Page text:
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FEATURE: Ben Askren opens up his wide-open style with quarterfinal win



There are fans that enjoy watching wrestling, the skill and determination and toughness that is required to be a champion. Then there are wrestlers who are showmen, the kind of athletes who people pay the price of admission to see.

Ben Askren of Missouri is one of those wrestlers.

It has to do with much more than his funky style of wrestling, or the wild hair he tends to display, or the laid back but outspoken style he uses when talking the sport. Ben Askren of Missouri is a wrestler's wrestler, a mat rat, a lifer, somebody who is more comfortable in a wrestling room and on the championship mat than anywhere else in the world.

"I enjoy wrestling. It is my life. I don't always enjoy training, but I enjoy going into the room, playing, learning new things. I love the diversity of this sport. I never stop learning new stuff, all the time. My brother and I say that when learning stops, you stop getting better.

Ben Askren has dominated wrestlers all year, scoring pins and technical falls in a dizzying pace. Yet this year, at the NCAA Tournament, his first two wins were not in the style that people expect.

His first match was a 9-2 win over Christian Arellano of Cal State Bakersfield. Then came his second round 6-4 decision over Wes Roberts of Oklahoma.

However, this morning, Ben Askren showed up. The Ben Askren that all the fans know, and love, and cheer for, regardless of what college they attended or where they live in the nation.

"I wasn't happy yesterday. I was frustrated. I don't think I had two decisions in a day forever. I shook it off. This morning when I got up, I knew it was a new day of wrestling. I went after it today," said Askren.

The unlucky victim of Askren's renewed vigor was Lehigh's Travis Frick, a very tough, hard-nosed wrestler who gives everybody a hard match. Everybody except for a motivated Ben Askren.

Askren put on a takedown clinic in the first period, opening up a variety of shots and finishes for three takedowns. The first came when Frick had Askren's leg, but Ben dove underneath the hold and came out on top on the other side. For extra measure, he drove Frick over, figure-foured his head with the legs, and got three backpoints for a 9-3 lead in the first period.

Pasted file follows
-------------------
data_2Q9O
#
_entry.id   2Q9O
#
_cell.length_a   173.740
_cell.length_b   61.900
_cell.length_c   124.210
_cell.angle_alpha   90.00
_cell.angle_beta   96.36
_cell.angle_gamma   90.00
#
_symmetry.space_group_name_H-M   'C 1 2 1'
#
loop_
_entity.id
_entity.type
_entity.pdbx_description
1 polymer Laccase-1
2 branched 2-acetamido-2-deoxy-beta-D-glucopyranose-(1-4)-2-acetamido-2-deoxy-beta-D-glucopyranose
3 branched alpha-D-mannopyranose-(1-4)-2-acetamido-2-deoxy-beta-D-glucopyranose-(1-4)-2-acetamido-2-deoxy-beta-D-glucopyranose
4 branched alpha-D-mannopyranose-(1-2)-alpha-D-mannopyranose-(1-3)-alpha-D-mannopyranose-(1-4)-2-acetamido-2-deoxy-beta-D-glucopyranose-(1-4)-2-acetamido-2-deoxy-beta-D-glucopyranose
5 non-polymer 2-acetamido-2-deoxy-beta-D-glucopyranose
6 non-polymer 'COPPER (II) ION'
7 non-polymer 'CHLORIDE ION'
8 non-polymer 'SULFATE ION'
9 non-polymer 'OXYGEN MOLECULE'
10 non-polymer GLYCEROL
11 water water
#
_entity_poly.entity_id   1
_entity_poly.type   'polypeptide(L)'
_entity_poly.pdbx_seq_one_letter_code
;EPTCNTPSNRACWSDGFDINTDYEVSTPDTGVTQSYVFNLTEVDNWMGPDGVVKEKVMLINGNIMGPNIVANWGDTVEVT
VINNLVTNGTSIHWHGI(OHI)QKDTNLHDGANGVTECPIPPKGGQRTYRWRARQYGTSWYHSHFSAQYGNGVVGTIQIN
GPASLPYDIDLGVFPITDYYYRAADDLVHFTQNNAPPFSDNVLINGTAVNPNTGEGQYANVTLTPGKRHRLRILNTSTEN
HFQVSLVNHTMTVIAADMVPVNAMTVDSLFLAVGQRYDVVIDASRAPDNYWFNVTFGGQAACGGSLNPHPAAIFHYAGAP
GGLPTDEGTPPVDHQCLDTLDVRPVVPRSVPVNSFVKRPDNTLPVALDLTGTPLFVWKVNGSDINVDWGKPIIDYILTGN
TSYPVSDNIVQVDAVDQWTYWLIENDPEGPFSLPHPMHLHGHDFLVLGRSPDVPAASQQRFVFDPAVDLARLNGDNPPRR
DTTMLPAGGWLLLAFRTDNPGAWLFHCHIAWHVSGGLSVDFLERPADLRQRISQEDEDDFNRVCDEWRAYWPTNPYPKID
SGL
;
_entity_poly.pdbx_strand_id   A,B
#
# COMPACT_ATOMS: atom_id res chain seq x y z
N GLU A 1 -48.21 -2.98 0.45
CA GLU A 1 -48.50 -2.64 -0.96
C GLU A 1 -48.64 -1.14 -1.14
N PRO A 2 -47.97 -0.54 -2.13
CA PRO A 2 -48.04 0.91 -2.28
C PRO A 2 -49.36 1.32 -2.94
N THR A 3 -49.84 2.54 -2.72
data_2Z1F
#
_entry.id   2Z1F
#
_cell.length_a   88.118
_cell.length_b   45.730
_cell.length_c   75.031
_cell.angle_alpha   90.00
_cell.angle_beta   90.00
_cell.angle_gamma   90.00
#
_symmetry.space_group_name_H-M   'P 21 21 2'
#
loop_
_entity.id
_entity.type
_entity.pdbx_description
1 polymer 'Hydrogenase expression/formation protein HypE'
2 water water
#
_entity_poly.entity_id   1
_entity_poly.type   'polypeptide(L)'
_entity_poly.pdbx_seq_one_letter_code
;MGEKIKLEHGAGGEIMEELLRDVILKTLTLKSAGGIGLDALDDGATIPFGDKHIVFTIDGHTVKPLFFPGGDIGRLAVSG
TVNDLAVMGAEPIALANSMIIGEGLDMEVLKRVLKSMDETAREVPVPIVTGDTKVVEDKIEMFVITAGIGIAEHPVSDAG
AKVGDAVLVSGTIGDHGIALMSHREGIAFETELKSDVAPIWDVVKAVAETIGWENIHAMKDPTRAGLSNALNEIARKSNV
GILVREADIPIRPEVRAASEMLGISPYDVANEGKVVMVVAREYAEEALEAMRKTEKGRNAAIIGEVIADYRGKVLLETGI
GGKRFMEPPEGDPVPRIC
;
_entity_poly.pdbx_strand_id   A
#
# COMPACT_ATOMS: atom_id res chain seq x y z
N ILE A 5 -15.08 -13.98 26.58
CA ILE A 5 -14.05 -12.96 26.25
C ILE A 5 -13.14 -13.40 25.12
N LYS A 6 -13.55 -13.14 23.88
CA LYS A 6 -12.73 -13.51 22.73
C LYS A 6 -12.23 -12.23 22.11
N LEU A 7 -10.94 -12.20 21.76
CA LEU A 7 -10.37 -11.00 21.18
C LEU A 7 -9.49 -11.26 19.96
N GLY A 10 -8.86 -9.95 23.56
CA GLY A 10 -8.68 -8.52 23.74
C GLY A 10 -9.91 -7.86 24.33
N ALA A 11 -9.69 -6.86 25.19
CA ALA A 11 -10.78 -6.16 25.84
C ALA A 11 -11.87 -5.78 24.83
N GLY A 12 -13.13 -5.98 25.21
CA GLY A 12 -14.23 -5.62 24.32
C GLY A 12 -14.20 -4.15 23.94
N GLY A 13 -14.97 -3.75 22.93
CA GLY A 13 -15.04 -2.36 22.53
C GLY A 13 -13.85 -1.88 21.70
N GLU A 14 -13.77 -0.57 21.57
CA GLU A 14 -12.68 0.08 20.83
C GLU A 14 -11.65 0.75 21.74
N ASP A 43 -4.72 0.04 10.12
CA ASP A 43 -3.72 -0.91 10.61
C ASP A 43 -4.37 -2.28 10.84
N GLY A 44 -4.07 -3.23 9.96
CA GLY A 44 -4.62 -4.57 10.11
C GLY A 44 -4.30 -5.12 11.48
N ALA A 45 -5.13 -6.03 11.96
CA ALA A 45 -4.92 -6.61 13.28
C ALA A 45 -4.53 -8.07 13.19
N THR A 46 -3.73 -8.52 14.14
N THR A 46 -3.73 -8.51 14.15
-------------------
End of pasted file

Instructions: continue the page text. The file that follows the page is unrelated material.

The second period was highlighted by another takedown, then two cradles for backpoints. Each cradle was from a different angle, going in a different direction. By the end of the period, the score was 17-3. The third period did not last long, another leg attack takedown to get the technical fall. The final score was 19-3, ending in 5:13. Askren had reached his third semifinal round of his career with the victory.

"I got a good warmup. I wanted to get rolling, and I did that. My takedowns come from not thinking. I let my body take over. That does the job," said Askren.

Askren always wants to push the envelope, challenge himself, get the fall or technical fall. That is why Thursday's performance had Ben so motivated to open the floodgates today.

"Finishing it off is my goal every match. I am never satisfied if I let it go the full seven minutes. I wrestle as hard as I can, and try all my moves. I push, push, push to get better. Some guys never get better than they were as freshmen, because they are satisfied winning by one point. If I win by one point, I wouldn't be at the level I am at now," said Askren.

Askren really didn't seem to care if he was wrestling Frick, or somebody from the audience, or the national champion from Afghanistan. Ben Askren just likes to wrestle, and wrestle his own unique way.

"I never worry about what he does," said Askren of any opponent. "A lot of people watch tape to study the opponent. I watch tape of myself, and what I do well. And I watch tape of the great wrestlers in history to see what they do well."

Some journalists want to talk to Askren about his hair, or his style and demeanor. Ben politely answers all the questions about how and why he expresses himself in public. Today, he actually had to talk about why he doesn't like wearing headgear, and how long it has been since his last haircut. But his eyes light up when you ask him a wrestling question, anything about the sport that he cherishes.

Askren is a wrestling historian, and can tell you anything about the sport that you want to hear. In fact, the when he thinks about wrestlers that he wants to emulate, that he patterns his style after, you have to look far outside the U.S. border.

"I think I am like the Saitiev brothers of Russia," said Askren. "They are exciting. There style is similar to mine, but a little different than my folkstyle wrestling. Their freestyle is similar to mine. I aspire to be like them. They have won multiple World and Olympic medals," said Askren.

Now that the Ben Askren everybody knows seems to be "flowing" as he puts it, you can expect that there may be some more matches that resemble a pinball machine. His opponent in the semifinals is another tough athlete who has more of a conventional wrestling style, Mike Patrovich of Hofstra.

It offers another opportunity for Askren to show that Thursday's results are ancient history. Keep the camera on. If the quarterfinals is any indication of the rest of the tournament for Askren, ESPN will need to send the highlight tapes to Bristol, Conn. for SportCenter tonight and tomorrow.


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